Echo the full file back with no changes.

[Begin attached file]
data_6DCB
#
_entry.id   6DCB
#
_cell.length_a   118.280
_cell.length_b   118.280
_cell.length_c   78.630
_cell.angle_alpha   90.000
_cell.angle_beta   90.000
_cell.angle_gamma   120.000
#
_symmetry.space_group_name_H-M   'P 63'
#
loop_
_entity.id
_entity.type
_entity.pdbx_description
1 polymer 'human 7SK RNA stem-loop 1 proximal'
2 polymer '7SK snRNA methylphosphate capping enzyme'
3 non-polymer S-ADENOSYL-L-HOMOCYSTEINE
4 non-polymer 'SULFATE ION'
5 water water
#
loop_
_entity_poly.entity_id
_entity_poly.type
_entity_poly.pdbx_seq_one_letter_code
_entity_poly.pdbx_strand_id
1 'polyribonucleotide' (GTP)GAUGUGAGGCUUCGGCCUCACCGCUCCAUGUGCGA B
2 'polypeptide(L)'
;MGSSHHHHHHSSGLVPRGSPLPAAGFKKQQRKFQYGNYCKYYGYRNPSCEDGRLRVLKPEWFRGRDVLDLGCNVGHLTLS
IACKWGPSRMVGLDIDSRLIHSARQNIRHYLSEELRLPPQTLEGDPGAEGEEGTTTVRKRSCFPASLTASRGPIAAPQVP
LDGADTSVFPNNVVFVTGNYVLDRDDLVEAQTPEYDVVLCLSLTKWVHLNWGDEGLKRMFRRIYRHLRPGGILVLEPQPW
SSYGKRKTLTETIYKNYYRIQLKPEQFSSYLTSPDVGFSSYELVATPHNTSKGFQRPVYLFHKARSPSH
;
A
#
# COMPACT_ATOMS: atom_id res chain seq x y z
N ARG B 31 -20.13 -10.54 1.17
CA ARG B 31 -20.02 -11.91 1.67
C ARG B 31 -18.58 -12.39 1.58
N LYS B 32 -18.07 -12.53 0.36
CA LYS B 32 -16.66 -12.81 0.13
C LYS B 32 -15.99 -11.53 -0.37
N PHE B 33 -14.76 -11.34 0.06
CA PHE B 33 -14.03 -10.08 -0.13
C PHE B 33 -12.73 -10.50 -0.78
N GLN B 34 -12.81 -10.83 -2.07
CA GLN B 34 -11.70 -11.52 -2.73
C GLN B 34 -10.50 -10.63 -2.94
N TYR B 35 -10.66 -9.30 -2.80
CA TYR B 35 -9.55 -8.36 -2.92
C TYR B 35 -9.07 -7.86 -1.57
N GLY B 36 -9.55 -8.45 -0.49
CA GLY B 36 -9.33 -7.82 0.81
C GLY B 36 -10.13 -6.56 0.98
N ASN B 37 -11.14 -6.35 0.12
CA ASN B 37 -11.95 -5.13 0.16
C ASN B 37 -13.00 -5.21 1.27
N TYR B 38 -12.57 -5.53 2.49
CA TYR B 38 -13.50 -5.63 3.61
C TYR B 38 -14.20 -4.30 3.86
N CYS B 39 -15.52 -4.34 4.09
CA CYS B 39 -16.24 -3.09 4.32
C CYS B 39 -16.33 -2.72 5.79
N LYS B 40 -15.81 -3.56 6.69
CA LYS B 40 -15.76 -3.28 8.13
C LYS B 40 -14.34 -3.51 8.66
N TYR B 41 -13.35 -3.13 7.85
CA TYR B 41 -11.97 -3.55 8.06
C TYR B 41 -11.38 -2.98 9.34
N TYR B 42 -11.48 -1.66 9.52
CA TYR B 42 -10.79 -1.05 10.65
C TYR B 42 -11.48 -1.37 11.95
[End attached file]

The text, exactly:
data_6DCB
#
_entry.id   6DCB
#
_cell.length_a   118.280
_cell.length_b   118.280
_cell.length_c   78.630
_cell.angle_alpha   90.000
_cell.angle_beta   90.000
_cell.angle_gamma   120.000
#
_symmetry.space_group_name_H-M   'P 63'
#
loop_
_entity.id
_entity.type
_entity.pdbx_description
1 polymer 'human 7SK RNA stem-loop 1 proximal'
2 polymer '7SK snRNA methylphosphate capping enzyme'
3 non-polymer S-ADENOSYL-L-HOMOCYSTEINE
4 non-polymer 'SULFATE ION'
5 water water
#
loop_
_entity_poly.entity_id
_entity_poly.type
_entity_poly.pdbx_seq_one_letter_code
_entity_poly.pdbx_strand_id
1 'polyribonucleotide' (GTP)GAUGUGAGGCUUCGGCCUCACCGCUCCAUGUGCGA B
2 'polypeptide(L)'
;MGSSHHHHHHSSGLVPRGSPLPAAGFKKQQRKFQYGNYCKYYGYRNPSCEDGRLRVLKPEWFRGRDVLDLGCNVGHLTLS
IACKWGPSRMVGLDIDSRLIHSARQNIRHYLSEELRLPPQTLEGDPGAEGEEGTTTVRKRSCFPASLTASRGPIAAPQVP
LDGADTSVFPNNVVFVTGNYVLDRDDLVEAQTPEYDVVLCLSLTKWVHLNWGDEGLKRMFRRIYRHLRPGGILVLEPQPW
SSYGKRKTLTETIYKNYYRIQLKPEQFSSYLTSPDVGFSSYELVATPHNTSKGFQRPVYLFHKARSPSH
;
A
#
# COMPACT_ATOMS: atom_id res chain seq x y z
N ARG B 31 -20.13 -10.54 1.17
CA ARG B 31 -20.02 -11.91 1.67
C ARG B 31 -18.58 -12.39 1.58
N LYS B 32 -18.07 -12.53 0.36
CA LYS B 32 -16.66 -12.81 0.13
C LYS B 32 -15.99 -11.53 -0.37
N PHE B 33 -14.76 -11.34 0.06
CA PHE B 33 -14.03 -10.08 -0.13
C PHE B 33 -12.73 -10.50 -0.78
N GLN B 34 -12.81 -10.83 -2.07
CA GLN B 34 -11.70 -11.52 -2.73
C GLN B 34 -10.50 -10.63 -2.94
N TYR B 35 -10.66 -9.30 -2.80
CA TYR B 35 -9.55 -8.36 -2.92
C TYR B 35 -9.07 -7.86 -1.57
N GLY B 36 -9.55 -8.45 -0.49
CA GLY B 36 -9.33 -7.82 0.81
C GLY B 36 -10.13 -6.56 0.98
N ASN B 37 -11.14 -6.35 0.12
CA ASN B 37 -11.95 -5.13 0.16
C ASN B 37 -13.00 -5.21 1.27
N TYR B 38 -12.57 -5.53 2.49
CA TYR B 38 -13.50 -5.63 3.61
C TYR B 38 -14.20 -4.30 3.86
N CYS B 39 -15.52 -4.34 4.09
CA CYS B 39 -16.24 -3.09 4.32
C CYS B 39 -16.33 -2.72 5.79
N LYS B 40 -15.81 -3.56 6.69
CA LYS B 40 -15.76 -3.28 8.13
C LYS B 40 -14.34 -3.51 8.66
N TYR B 41 -13.35 -3.13 7.85
CA TYR B 41 -11.97 -3.55 8.06
C TYR B 41 -11.38 -2.98 9.34
N TYR B 42 -11.48 -1.66 9.52
CA TYR B 42 -10.79 -1.05 10.65
C TYR B 42 -11.48 -1.37 11.95